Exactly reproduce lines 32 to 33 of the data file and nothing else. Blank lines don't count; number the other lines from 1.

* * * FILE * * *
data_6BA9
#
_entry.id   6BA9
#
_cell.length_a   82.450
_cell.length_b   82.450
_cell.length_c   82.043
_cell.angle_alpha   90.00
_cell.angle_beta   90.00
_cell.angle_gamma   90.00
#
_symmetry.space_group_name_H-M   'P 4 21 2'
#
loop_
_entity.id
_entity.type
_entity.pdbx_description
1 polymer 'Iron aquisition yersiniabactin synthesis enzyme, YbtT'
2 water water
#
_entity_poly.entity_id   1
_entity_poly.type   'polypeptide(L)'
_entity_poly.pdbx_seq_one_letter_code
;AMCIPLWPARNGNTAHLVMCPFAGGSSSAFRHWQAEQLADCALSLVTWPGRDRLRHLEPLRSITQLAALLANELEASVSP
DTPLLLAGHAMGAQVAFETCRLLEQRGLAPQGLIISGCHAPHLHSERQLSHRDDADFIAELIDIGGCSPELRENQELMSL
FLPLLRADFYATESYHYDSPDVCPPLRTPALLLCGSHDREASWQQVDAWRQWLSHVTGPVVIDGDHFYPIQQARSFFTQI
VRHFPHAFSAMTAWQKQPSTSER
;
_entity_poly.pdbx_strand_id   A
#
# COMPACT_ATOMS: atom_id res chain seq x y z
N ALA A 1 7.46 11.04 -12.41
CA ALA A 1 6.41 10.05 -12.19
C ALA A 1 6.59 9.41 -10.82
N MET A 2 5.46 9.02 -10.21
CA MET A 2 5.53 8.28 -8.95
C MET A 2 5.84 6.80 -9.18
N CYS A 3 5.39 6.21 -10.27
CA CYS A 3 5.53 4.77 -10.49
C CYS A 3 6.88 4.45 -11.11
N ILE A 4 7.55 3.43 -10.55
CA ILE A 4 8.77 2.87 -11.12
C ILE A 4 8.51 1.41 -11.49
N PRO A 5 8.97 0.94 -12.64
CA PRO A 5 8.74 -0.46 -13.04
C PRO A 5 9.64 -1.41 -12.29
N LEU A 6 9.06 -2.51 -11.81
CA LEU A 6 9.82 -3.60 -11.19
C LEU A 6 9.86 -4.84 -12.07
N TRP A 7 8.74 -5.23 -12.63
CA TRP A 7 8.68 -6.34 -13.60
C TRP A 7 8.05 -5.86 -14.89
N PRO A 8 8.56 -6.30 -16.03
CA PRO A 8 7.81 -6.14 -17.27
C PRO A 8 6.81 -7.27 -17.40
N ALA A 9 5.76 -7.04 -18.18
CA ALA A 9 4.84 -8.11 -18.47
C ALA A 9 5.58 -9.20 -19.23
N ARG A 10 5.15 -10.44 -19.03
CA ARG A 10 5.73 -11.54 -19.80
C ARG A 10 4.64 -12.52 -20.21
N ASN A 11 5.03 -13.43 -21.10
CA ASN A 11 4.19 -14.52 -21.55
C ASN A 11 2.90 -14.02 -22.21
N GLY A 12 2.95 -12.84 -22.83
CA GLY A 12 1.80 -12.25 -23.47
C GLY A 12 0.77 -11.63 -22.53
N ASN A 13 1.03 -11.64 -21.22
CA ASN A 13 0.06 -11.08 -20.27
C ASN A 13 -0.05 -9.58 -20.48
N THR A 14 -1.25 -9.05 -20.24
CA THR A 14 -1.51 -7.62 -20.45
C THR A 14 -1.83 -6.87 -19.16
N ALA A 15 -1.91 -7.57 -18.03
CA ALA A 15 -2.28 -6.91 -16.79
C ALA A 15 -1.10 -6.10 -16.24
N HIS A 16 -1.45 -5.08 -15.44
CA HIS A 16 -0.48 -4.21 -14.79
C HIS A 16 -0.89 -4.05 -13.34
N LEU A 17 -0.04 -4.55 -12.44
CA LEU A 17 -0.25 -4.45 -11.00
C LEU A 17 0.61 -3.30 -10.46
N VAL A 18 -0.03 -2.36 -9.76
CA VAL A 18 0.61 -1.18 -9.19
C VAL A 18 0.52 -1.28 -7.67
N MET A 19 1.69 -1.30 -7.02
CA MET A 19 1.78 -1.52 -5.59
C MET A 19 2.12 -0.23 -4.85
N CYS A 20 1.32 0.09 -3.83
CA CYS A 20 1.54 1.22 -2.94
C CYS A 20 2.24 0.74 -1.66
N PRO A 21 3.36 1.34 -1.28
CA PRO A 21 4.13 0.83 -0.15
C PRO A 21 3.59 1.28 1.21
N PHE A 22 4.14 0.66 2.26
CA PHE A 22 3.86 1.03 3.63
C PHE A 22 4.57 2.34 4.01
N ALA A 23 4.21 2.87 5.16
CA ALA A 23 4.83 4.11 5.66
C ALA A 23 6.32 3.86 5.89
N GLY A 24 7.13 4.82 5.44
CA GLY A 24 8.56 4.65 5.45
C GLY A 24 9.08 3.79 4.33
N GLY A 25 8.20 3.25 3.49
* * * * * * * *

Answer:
N ALA A 1 7.46 11.04 -12.41
CA ALA A 1 6.41 10.05 -12.19